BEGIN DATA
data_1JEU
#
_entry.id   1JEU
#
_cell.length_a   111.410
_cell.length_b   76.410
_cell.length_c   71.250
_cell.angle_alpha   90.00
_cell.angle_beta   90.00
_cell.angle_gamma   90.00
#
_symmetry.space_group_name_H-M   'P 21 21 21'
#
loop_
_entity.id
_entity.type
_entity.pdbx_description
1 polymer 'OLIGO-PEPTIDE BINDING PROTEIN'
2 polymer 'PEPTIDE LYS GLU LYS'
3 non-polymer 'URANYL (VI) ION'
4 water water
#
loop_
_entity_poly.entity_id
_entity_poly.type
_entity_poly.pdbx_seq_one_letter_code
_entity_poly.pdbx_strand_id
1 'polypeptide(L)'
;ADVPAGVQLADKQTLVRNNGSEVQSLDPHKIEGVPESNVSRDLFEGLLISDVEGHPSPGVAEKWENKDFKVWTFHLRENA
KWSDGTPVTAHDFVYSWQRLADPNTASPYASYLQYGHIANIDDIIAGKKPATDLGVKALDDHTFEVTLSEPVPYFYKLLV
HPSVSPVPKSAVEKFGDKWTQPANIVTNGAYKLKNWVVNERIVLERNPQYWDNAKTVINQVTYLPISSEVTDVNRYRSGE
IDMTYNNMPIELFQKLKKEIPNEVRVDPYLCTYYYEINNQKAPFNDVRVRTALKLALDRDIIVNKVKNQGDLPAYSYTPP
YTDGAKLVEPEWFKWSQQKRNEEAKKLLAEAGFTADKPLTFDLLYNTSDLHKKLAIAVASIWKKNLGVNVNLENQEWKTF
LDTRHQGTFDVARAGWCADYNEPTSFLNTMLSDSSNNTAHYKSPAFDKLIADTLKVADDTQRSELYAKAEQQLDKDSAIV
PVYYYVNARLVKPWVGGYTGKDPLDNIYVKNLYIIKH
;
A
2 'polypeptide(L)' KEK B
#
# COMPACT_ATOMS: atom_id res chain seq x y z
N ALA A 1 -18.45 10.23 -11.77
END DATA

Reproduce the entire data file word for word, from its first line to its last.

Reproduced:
data_1JEU
#
_entry.id   1JEU
#
_cell.length_a   111.410
_cell.length_b   76.410
_cell.length_c   71.250
_cell.angle_alpha   90.00
_cell.angle_beta   90.00
_cell.angle_gamma   90.00
#
_symmetry.space_group_name_H-M   'P 21 21 21'
#
loop_
_entity.id
_entity.type
_entity.pdbx_description
1 polymer 'OLIGO-PEPTIDE BINDING PROTEIN'
2 polymer 'PEPTIDE LYS GLU LYS'
3 non-polymer 'URANYL (VI) ION'
4 water water
#
loop_
_entity_poly.entity_id
_entity_poly.type
_entity_poly.pdbx_seq_one_letter_code
_entity_poly.pdbx_strand_id
1 'polypeptide(L)'
;ADVPAGVQLADKQTLVRNNGSEVQSLDPHKIEGVPESNVSRDLFEGLLISDVEGHPSPGVAEKWENKDFKVWTFHLRENA
KWSDGTPVTAHDFVYSWQRLADPNTASPYASYLQYGHIANIDDIIAGKKPATDLGVKALDDHTFEVTLSEPVPYFYKLLV
HPSVSPVPKSAVEKFGDKWTQPANIVTNGAYKLKNWVVNERIVLERNPQYWDNAKTVINQVTYLPISSEVTDVNRYRSGE
IDMTYNNMPIELFQKLKKEIPNEVRVDPYLCTYYYEINNQKAPFNDVRVRTALKLALDRDIIVNKVKNQGDLPAYSYTPP
YTDGAKLVEPEWFKWSQQKRNEEAKKLLAEAGFTADKPLTFDLLYNTSDLHKKLAIAVASIWKKNLGVNVNLENQEWKTF
LDTRHQGTFDVARAGWCADYNEPTSFLNTMLSDSSNNTAHYKSPAFDKLIADTLKVADDTQRSELYAKAEQQLDKDSAIV
PVYYYVNARLVKPWVGGYTGKDPLDNIYVKNLYIIKH
;
A
2 'polypeptide(L)' KEK B
#
# COMPACT_ATOMS: atom_id res chain seq x y z
N ALA A 1 -18.45 10.23 -11.77